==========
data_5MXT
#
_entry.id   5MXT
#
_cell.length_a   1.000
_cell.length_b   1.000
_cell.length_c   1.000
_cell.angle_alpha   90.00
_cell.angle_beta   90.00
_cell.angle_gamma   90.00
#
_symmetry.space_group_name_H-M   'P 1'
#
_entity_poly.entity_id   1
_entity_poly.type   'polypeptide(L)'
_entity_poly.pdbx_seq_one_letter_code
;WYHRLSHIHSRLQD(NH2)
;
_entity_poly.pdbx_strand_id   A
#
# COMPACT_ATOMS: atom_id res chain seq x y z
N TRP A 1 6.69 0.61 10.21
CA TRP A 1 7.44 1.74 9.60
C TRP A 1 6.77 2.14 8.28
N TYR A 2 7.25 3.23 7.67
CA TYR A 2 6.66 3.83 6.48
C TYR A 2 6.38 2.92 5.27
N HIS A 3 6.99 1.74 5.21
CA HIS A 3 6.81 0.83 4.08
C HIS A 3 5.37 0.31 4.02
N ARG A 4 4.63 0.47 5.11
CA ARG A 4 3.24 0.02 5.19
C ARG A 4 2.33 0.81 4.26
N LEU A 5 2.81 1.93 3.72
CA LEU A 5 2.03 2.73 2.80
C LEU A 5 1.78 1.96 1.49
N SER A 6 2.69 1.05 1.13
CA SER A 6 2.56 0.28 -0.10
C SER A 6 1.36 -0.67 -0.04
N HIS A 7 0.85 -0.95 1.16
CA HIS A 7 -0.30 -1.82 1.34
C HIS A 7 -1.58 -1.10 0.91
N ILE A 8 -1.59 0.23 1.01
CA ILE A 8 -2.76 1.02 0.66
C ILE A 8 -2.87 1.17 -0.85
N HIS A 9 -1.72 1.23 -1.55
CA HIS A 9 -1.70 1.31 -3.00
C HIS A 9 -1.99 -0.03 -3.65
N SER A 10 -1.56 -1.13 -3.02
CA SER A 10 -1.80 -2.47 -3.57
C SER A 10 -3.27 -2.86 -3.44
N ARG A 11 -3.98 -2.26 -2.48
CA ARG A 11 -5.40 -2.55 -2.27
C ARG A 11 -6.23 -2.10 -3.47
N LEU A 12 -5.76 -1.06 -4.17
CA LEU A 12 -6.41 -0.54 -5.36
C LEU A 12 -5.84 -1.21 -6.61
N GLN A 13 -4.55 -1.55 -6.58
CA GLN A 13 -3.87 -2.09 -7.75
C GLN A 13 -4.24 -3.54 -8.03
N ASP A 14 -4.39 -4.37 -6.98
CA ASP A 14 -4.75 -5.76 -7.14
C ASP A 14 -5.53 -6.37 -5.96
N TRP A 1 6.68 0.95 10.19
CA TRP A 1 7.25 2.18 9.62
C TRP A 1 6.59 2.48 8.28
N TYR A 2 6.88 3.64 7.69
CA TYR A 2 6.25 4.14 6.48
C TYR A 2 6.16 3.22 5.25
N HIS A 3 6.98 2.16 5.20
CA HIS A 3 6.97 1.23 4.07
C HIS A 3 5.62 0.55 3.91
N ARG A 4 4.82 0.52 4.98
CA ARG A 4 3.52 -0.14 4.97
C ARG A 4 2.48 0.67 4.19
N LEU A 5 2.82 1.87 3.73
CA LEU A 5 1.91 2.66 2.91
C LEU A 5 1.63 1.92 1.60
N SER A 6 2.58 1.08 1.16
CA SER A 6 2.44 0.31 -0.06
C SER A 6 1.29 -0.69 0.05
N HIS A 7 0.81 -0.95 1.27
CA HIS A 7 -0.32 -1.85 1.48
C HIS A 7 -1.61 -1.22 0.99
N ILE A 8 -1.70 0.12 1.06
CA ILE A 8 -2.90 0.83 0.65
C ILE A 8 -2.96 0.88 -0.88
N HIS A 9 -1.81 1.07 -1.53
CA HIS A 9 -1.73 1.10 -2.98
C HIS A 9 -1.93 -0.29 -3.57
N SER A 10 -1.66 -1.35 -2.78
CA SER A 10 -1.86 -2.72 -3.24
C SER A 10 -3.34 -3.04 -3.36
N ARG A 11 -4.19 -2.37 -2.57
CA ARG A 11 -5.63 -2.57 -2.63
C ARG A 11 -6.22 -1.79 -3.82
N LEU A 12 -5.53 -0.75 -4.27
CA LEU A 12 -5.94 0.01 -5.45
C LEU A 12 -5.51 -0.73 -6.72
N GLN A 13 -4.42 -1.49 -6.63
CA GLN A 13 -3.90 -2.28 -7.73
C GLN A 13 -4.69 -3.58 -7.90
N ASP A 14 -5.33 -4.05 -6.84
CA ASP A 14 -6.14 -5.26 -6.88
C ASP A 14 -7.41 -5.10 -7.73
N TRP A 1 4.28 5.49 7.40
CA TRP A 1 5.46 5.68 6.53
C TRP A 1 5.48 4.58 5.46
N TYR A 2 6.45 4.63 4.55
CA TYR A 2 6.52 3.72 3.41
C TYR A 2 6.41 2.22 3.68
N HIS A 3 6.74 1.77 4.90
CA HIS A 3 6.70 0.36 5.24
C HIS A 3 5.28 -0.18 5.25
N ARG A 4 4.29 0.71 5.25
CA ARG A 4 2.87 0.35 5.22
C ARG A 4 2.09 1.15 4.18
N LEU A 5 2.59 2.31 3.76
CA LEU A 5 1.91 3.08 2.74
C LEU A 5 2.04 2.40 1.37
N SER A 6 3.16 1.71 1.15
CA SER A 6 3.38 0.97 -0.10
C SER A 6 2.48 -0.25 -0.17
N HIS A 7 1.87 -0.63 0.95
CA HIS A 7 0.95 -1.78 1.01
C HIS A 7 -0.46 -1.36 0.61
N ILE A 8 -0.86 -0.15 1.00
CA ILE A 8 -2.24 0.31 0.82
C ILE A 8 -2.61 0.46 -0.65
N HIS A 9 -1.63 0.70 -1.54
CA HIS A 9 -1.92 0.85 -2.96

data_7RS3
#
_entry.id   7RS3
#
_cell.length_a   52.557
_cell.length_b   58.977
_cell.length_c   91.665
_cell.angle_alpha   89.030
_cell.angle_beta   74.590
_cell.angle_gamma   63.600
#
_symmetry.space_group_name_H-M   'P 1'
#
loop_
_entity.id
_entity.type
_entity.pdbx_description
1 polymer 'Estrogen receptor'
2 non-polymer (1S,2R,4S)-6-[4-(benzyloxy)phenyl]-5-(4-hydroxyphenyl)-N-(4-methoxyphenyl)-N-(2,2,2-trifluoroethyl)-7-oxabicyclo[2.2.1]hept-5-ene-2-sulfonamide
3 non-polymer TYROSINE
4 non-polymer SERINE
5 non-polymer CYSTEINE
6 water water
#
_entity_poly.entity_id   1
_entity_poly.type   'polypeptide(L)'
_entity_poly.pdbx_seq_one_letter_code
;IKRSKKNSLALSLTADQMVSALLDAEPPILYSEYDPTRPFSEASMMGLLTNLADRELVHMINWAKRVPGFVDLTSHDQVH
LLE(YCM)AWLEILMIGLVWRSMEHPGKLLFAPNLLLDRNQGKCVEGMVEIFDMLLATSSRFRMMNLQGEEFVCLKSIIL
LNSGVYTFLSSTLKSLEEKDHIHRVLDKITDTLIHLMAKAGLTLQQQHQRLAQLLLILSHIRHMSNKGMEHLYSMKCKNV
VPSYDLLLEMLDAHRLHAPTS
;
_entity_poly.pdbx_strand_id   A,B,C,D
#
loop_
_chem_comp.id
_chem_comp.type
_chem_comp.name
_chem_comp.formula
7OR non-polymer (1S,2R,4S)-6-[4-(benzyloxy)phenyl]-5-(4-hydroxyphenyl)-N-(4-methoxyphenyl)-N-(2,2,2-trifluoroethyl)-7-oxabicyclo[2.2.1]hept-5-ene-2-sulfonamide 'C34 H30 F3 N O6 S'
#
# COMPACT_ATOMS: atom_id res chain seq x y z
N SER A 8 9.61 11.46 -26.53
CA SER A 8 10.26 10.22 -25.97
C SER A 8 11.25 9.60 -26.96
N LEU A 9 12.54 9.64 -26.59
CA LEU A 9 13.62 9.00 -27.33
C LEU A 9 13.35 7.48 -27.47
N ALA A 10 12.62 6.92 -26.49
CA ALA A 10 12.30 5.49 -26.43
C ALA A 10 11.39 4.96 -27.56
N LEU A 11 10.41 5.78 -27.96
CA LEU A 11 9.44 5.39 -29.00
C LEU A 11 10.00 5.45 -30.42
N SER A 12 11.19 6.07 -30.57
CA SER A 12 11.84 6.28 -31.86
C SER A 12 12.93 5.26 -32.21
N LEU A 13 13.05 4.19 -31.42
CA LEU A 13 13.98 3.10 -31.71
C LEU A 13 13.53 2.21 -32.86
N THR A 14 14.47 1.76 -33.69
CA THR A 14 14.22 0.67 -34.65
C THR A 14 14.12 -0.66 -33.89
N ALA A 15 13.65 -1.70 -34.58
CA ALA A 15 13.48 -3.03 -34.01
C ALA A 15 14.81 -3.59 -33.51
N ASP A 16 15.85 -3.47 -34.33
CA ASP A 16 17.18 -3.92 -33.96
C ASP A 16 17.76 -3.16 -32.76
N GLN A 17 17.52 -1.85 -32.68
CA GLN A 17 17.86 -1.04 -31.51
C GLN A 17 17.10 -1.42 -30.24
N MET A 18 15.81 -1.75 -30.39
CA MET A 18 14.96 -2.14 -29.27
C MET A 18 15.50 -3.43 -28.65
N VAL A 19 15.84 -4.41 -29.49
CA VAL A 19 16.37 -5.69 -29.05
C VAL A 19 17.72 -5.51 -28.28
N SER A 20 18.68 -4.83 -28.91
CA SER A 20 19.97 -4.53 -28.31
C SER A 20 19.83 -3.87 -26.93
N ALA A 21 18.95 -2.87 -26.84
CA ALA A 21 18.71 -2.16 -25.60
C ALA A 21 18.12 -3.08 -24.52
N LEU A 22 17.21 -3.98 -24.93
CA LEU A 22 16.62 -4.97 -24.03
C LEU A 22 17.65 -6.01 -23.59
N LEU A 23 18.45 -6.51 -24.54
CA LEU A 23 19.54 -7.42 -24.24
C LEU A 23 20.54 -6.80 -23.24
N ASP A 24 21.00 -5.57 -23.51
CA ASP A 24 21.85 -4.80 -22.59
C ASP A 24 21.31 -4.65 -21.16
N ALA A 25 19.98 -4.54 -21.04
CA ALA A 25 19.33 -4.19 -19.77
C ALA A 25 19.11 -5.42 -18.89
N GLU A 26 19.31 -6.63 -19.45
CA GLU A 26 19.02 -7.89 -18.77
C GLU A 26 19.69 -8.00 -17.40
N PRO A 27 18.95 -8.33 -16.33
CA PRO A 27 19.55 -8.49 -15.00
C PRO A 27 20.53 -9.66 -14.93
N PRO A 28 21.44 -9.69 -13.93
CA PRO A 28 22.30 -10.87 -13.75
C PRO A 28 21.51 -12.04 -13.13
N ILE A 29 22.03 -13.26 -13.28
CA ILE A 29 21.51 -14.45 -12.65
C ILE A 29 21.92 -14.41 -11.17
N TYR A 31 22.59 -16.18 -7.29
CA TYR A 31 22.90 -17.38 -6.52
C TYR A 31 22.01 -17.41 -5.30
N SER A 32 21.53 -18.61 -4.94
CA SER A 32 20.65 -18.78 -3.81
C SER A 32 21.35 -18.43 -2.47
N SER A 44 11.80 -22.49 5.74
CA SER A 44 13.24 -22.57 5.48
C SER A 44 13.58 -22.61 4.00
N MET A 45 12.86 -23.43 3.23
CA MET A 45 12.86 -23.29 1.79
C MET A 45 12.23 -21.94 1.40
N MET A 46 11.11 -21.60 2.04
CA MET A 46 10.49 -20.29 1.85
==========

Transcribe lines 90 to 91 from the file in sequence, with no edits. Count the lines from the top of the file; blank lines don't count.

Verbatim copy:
C HIS A 9 -1.93 -0.29 -3.57
N SER A 10 -1.66 -1.35 -2.78